Some years ago, I tagged along when a client met with one of his firm's customers. The CEO of that company spent most of the meeting yelling at his staff.

Then things took a turn for the (even) worse and the CEO got so mad he threw a chair.

Later, as I walked by him in the hallway, I heard him say, "That should keep everyone on their toes."

Maybe he was a devotee of The Prince; as Machiavelli famously wrote, "It is better to be feared than to be loved, if one cannot be both." Since it's hard for (jerk)ish leaders to be loved, hey, go for fear. 

Or maybe he was aware of research that shows warm people are often perceived to be less competent. That people who treat others rudely (and get away with, which is relatively easy when you're in charge) tend to accumulate greater power. That being considerate or kind can lead to being perceived as weak. 

But what he didn't realize is this: Considerable research (much of it collected in a 2009 Research in Organizational Behavior paper) shows that fear negatively impacts employee participation and innovation.

As the authors of the paper write:

Research shows that certain verbal behaviors by leaders -- such as a raised voice or insulting, abrasive, or threatening remarks -- are clear signs of displeasure and therefore, trigger fear in subordinates. These types of aggressive displays may trigger high intensity fear and automatic, non-deliberative defensive silence.

We argue that additional dominance cues, often more subtle ones, may also trigger silence in the presence of those authorities.

None of which required research to intuitively understand.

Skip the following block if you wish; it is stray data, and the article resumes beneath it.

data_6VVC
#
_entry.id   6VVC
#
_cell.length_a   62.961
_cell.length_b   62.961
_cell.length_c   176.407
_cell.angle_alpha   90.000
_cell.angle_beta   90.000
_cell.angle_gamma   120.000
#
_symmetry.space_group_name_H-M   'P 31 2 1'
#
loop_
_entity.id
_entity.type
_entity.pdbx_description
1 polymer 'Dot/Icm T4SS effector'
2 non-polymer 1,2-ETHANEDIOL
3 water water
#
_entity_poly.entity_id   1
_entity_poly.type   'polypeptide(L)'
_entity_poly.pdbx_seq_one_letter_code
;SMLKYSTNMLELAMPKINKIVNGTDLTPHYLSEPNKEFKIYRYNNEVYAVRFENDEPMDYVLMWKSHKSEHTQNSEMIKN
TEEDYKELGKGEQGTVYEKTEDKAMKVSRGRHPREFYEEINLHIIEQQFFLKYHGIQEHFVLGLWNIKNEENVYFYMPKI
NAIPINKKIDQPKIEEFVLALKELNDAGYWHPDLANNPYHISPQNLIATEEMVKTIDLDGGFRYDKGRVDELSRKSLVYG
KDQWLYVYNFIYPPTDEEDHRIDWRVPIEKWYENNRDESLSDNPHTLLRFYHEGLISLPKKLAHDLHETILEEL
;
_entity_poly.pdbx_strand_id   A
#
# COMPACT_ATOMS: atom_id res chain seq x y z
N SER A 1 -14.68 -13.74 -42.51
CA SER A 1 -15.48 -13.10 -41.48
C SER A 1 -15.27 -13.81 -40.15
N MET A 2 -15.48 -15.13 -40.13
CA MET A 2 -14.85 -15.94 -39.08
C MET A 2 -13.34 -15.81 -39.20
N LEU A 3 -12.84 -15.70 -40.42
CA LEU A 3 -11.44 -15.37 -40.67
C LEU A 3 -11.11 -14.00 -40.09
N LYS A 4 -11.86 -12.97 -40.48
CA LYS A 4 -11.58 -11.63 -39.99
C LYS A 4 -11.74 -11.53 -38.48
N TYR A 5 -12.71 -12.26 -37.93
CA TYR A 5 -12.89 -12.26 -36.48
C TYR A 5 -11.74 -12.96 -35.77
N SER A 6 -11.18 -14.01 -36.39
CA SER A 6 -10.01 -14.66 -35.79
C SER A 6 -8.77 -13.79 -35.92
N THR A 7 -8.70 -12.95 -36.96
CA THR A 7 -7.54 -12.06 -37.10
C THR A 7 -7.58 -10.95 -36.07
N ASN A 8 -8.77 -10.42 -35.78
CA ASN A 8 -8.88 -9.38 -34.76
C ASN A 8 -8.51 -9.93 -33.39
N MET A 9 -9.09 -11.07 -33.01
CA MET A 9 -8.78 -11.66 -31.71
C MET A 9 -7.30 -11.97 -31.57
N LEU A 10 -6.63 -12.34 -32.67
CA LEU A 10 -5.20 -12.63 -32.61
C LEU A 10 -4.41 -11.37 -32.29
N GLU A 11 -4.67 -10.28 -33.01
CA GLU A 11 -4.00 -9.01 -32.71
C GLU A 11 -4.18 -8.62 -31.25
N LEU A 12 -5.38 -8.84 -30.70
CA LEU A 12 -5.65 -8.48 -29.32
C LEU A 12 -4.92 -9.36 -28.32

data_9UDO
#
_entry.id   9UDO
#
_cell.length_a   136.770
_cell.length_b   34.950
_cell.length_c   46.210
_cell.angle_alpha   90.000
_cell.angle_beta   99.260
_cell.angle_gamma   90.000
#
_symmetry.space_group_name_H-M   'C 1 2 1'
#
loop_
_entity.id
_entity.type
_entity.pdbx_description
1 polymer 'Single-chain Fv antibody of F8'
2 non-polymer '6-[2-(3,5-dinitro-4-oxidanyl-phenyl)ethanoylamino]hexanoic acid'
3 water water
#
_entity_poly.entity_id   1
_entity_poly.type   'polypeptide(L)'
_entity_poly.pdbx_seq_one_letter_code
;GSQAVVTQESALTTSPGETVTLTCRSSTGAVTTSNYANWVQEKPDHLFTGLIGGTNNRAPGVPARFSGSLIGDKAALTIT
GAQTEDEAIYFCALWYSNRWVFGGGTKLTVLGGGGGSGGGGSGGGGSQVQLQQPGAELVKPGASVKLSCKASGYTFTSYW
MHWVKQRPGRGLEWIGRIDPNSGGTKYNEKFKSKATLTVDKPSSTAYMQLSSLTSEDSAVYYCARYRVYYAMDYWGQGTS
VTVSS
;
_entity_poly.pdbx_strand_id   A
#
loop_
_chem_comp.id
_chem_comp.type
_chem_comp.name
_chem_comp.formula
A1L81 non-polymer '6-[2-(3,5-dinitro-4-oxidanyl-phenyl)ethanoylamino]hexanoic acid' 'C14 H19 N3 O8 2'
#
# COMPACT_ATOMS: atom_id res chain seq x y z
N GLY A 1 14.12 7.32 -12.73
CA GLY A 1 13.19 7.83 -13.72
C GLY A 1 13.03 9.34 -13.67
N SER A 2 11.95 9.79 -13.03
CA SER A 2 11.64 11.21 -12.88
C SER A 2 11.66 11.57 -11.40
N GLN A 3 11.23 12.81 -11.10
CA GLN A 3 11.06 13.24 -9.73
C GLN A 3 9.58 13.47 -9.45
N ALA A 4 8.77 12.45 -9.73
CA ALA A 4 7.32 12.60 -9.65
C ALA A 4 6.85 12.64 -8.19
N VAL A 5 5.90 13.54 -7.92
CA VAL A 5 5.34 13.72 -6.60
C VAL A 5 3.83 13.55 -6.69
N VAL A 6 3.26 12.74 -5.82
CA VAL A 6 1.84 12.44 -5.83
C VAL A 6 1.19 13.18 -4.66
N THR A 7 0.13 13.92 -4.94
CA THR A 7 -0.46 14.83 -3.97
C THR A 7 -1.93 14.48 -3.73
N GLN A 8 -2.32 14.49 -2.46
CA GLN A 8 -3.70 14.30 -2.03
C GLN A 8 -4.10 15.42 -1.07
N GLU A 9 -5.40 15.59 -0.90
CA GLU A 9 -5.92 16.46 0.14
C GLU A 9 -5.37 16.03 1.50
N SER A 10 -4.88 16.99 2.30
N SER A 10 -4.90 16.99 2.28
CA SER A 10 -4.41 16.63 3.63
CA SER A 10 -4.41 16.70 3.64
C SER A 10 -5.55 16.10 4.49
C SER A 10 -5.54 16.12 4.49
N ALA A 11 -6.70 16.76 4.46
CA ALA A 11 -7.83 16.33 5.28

If I yell at you, you'll shut down. If I criticize you, you'll stop making suggestions. If I dismiss your ideas out of hand, you'll stop pushing back. You'll go along to get along.

Because the pressure soon gets old. No matter how forcefully presented, messages soon grow stale. Leaders who manage through heavy-handed authority quickly "lose" their teams.

"I'll do what you tell me to do," people start to think, "but that's about it." And as soon as they can, they'll do it for -- or with -- someone else.

That's a lesson Mark Cuban says it took him years to learn. As Cuban says:

I went through my own metamorphosis. Early on in my career, I was like bam, bam, bam, bam, bam -- I might curse. I might get mad. I got to the point ...

I wouldn't have wanted to do business with me when I was in my 20s. I had to change. And I did. And it really paid off.

One of the most underrated skills in business right now is being nice.

The best bosses are demanding. They have high expectations. They occasionally dish out a little tough love.

But -- and this is key -- they also show their employees, through their words and actions, that they care about them. That they believe in them. That while they may have high expectations, they know their employees are capable of reaching that level of performance.

In short, they ask for a lot -- but they ask with courtesy and respect. 

I know what you might be thinking. That all sounds good, but that's not how it works in the real world.

Actually, that is how it works. 2015 research published in Organizational Dynamics shows that civility -- treating people with respect -- can lead to startling results

In one experiment, the researchers found that people were 59 percent more willing to share information, 72 percent more likely to seek advice, and 57 percent more likely to seek information from a civil person compared to an uncivil person.

And then there's this: A civil person inspired people to work 71 percent harder, and be more than 70 percent more likely to want to do well for that person.

So it may be better to be feared than loved.

But it's clearly much better -- especially for leaders -- when people respect and appreciate you for the way you treat them.